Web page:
Beef & Guinness stew


Crouton’s Pasta alla Puttanesca

This is my interpretation of spaghetti alla puttanesca (whore’s spaghetti), a simple yet robust pasta dish that’s easy to make with around-the-house ingredients (well, our house anyway). Don’t be squeamish about the anchovies … they add flavor to the dish, but without the strong salty taste people associate with anchovies on pizza. You can make the sauce with or without tomatoes. If you want to make a fancier meal, serve it with salad on the side.


Crouton's Pasta alla Puttanesca

  • Servings: 4
  • Time: 30 min
  • Difficulty: easy
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  • 1 tbsp butter
  • 3 tbsp olive oil
  • 4-5 garlic cloves, sliced thin
  • 2 cans rolled anchovies w/capers, drained (or flat anchovies and capers
  • 1 can diced tomatoes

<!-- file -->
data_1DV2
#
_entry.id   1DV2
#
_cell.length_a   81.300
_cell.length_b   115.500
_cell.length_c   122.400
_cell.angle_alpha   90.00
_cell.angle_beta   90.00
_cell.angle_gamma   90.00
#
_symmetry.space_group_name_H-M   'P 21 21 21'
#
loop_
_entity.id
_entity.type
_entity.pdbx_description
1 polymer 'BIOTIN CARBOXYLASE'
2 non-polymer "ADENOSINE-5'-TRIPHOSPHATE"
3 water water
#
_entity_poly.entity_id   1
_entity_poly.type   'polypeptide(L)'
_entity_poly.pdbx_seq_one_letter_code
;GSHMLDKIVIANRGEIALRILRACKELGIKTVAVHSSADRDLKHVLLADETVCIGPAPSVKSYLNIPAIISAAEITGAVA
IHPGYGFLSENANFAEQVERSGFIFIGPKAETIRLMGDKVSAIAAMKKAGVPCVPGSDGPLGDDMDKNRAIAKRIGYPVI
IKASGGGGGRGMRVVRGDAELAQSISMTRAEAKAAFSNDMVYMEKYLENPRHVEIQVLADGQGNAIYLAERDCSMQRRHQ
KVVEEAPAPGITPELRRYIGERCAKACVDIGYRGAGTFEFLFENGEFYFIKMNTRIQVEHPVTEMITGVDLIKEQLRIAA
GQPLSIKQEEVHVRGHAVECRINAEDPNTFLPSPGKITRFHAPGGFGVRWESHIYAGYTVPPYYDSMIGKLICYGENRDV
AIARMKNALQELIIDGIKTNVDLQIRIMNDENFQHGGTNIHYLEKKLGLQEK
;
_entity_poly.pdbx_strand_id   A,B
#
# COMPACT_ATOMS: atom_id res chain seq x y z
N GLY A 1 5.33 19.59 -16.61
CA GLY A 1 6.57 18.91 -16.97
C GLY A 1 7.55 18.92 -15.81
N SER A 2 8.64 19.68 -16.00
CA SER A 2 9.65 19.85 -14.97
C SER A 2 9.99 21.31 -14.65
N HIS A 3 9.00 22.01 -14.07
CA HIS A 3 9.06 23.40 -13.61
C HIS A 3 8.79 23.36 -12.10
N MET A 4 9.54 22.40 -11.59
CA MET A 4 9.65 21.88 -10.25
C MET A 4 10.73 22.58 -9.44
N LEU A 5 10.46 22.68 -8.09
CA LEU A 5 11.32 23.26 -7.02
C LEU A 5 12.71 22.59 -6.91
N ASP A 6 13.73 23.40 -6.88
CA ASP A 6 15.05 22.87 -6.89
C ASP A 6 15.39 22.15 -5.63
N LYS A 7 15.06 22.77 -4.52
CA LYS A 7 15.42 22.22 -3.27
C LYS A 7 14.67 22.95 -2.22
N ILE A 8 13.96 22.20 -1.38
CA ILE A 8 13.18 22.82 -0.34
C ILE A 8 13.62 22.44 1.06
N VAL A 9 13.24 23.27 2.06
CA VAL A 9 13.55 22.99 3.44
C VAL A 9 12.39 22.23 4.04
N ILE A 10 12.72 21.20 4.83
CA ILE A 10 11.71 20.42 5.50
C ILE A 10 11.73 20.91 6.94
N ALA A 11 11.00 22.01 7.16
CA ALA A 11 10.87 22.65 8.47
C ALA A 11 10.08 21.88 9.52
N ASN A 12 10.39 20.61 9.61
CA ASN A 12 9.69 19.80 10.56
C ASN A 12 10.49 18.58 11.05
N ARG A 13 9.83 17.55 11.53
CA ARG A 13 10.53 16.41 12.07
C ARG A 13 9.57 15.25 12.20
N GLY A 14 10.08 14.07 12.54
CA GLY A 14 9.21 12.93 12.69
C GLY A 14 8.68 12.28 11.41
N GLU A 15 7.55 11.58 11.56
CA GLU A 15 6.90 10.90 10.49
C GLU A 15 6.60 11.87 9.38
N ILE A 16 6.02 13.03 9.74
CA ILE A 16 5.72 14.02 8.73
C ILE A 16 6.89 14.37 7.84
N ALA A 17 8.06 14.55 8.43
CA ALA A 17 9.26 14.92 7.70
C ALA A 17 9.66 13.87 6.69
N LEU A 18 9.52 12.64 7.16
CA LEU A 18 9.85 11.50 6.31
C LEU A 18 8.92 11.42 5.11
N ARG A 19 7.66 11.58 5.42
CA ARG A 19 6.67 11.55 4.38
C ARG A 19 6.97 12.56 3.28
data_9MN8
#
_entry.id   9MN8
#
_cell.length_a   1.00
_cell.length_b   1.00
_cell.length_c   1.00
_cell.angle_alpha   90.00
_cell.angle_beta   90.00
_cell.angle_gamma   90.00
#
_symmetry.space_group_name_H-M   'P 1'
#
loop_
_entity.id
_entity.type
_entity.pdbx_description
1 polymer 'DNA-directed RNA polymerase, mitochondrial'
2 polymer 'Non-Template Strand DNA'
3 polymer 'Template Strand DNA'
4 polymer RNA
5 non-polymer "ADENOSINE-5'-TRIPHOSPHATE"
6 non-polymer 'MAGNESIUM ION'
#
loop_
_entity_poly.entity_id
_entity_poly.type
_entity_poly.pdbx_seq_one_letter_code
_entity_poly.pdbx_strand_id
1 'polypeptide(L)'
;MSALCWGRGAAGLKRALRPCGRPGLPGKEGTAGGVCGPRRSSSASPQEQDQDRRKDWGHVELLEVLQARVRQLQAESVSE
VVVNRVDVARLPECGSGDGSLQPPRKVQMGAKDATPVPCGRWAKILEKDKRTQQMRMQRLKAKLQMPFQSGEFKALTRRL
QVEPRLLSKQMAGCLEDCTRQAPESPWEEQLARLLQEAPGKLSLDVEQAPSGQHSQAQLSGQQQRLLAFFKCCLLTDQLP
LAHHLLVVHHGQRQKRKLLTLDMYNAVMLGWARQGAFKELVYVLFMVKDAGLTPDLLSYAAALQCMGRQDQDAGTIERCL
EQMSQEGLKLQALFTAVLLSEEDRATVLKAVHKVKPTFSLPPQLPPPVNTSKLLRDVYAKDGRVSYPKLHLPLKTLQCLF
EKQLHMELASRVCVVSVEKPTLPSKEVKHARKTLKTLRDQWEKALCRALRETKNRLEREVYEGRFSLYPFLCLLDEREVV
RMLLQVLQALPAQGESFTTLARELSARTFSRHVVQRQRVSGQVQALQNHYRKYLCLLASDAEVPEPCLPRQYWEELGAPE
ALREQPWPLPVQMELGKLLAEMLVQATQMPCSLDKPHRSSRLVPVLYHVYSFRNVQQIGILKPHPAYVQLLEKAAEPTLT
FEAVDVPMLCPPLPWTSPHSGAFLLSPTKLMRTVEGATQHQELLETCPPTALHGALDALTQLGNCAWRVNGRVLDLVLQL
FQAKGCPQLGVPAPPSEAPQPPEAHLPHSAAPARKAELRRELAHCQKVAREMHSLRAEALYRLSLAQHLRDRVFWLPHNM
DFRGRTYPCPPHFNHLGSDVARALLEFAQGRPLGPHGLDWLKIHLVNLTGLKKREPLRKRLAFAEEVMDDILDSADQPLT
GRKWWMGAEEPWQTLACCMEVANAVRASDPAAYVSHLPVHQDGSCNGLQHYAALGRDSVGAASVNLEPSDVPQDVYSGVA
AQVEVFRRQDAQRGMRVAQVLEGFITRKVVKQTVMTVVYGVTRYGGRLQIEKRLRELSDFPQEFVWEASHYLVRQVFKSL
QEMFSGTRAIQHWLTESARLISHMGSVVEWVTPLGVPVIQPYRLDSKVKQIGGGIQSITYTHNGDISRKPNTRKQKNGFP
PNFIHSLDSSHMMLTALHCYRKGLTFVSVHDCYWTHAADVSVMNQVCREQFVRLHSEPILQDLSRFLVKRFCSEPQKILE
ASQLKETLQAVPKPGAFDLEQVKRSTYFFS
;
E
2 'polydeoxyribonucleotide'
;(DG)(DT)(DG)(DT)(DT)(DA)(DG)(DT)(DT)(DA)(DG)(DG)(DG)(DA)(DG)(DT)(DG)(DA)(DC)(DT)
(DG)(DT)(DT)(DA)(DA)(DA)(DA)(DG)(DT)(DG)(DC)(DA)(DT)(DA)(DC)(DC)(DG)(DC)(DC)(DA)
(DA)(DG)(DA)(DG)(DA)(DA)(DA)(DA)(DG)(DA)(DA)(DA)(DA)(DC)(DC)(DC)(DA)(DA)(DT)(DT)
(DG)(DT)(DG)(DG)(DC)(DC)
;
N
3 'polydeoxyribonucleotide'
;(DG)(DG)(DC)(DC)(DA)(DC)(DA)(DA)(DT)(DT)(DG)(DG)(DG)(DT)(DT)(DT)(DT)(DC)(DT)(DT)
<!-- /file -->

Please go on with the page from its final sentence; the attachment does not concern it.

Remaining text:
• red pepper flakes to taste
  • pinch of dried basil (or 1 tbsp chopped fresh)
  • pinch of dried oregano (or 1 tbsp chopped fresh)
  • pasta (your choice)
  • Parmesan cheese (optional)


Drain the anchovies. In medium frying pan, heat butter and olive oil. Add garlic and anchovies, sauté lightly. Break up and mash anchovies as they cook. When garlic and anchovies are ready, add tomatoes (with juice from can) and spices. Let sauce simmer for about 20 minutes. Boil pasta in separate pot, drain. Return pasta to pot. Add the sauce and toss until the pasta is coated. Serve with crusty French or sourdough bread and freshly-grated Parmesan.


Ditalini and I have prepared this dish with all kinds of pasta. If you don’t like tomatoes, just leave them out.


Ditalini’s Gazpacho

Ditalini’s adaptation of a recipe from a New York Times cookbook:


Ditalini’s gazpacho w/garnishes

Ditalini's Gazpacho

  • Servings: 6